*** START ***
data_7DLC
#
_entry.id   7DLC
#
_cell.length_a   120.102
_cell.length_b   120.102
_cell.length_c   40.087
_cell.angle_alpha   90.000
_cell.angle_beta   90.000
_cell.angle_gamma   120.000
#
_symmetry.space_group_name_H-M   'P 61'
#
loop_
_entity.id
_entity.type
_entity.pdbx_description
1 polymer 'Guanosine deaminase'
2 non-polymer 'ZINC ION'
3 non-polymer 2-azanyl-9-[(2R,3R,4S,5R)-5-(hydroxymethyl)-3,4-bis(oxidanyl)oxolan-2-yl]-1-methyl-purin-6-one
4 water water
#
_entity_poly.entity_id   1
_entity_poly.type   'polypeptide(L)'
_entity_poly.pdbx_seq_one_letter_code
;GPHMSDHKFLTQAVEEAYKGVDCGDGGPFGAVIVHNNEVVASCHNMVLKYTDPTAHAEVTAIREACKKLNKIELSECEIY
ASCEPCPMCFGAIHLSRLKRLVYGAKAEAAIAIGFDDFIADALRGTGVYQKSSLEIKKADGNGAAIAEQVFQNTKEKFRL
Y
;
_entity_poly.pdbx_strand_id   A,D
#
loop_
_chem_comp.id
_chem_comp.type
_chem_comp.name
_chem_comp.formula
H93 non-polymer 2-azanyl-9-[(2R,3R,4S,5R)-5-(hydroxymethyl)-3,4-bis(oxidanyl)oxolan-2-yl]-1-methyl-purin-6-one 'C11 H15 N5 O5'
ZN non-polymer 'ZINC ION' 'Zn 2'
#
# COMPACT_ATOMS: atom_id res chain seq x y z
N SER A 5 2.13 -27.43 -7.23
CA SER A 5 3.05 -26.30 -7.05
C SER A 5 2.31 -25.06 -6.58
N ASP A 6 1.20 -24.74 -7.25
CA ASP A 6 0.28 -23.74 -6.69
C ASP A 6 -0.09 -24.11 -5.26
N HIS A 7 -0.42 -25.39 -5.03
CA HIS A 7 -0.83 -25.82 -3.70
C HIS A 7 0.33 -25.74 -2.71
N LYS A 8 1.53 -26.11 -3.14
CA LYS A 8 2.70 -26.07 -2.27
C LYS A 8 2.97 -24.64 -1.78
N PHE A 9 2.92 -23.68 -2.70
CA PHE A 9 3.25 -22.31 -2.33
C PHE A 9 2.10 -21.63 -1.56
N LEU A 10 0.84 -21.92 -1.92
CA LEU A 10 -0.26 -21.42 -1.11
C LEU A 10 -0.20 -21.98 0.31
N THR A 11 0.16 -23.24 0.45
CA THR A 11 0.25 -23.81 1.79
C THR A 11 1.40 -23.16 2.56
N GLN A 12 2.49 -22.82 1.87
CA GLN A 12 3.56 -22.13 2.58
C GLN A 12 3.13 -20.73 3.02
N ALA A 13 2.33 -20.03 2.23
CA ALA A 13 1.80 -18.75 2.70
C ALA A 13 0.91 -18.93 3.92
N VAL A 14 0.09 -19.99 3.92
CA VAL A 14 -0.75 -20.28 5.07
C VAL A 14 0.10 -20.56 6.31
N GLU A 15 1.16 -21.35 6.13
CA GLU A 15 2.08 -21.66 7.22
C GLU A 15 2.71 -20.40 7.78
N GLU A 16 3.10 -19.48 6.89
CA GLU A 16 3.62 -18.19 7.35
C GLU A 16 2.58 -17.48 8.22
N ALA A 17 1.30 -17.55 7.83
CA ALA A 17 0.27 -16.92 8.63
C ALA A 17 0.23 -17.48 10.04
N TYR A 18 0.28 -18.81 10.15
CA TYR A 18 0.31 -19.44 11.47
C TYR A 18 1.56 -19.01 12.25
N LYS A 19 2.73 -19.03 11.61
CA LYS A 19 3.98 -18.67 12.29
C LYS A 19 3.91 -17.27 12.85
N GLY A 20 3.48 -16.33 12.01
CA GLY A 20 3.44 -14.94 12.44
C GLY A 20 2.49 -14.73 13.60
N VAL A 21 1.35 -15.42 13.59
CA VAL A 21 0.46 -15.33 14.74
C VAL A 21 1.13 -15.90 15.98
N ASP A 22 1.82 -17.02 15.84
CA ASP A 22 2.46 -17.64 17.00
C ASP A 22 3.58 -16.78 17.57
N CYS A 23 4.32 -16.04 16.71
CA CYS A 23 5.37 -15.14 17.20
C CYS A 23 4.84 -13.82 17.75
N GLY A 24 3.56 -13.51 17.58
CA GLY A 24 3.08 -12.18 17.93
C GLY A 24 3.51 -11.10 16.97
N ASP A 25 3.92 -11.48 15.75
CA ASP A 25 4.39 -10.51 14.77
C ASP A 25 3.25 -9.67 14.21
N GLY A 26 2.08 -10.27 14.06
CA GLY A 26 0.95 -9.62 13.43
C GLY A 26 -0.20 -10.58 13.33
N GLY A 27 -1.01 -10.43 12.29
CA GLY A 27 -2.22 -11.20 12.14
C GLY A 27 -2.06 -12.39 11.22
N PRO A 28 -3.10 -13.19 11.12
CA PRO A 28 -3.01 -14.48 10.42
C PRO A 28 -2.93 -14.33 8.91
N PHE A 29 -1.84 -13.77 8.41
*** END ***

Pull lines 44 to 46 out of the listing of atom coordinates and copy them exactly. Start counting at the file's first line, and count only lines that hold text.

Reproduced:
N ASP A 6 1.20 -24.74 -7.25
CA ASP A 6 0.28 -23.74 -6.69
C ASP A 6 -0.09 -24.11 -5.26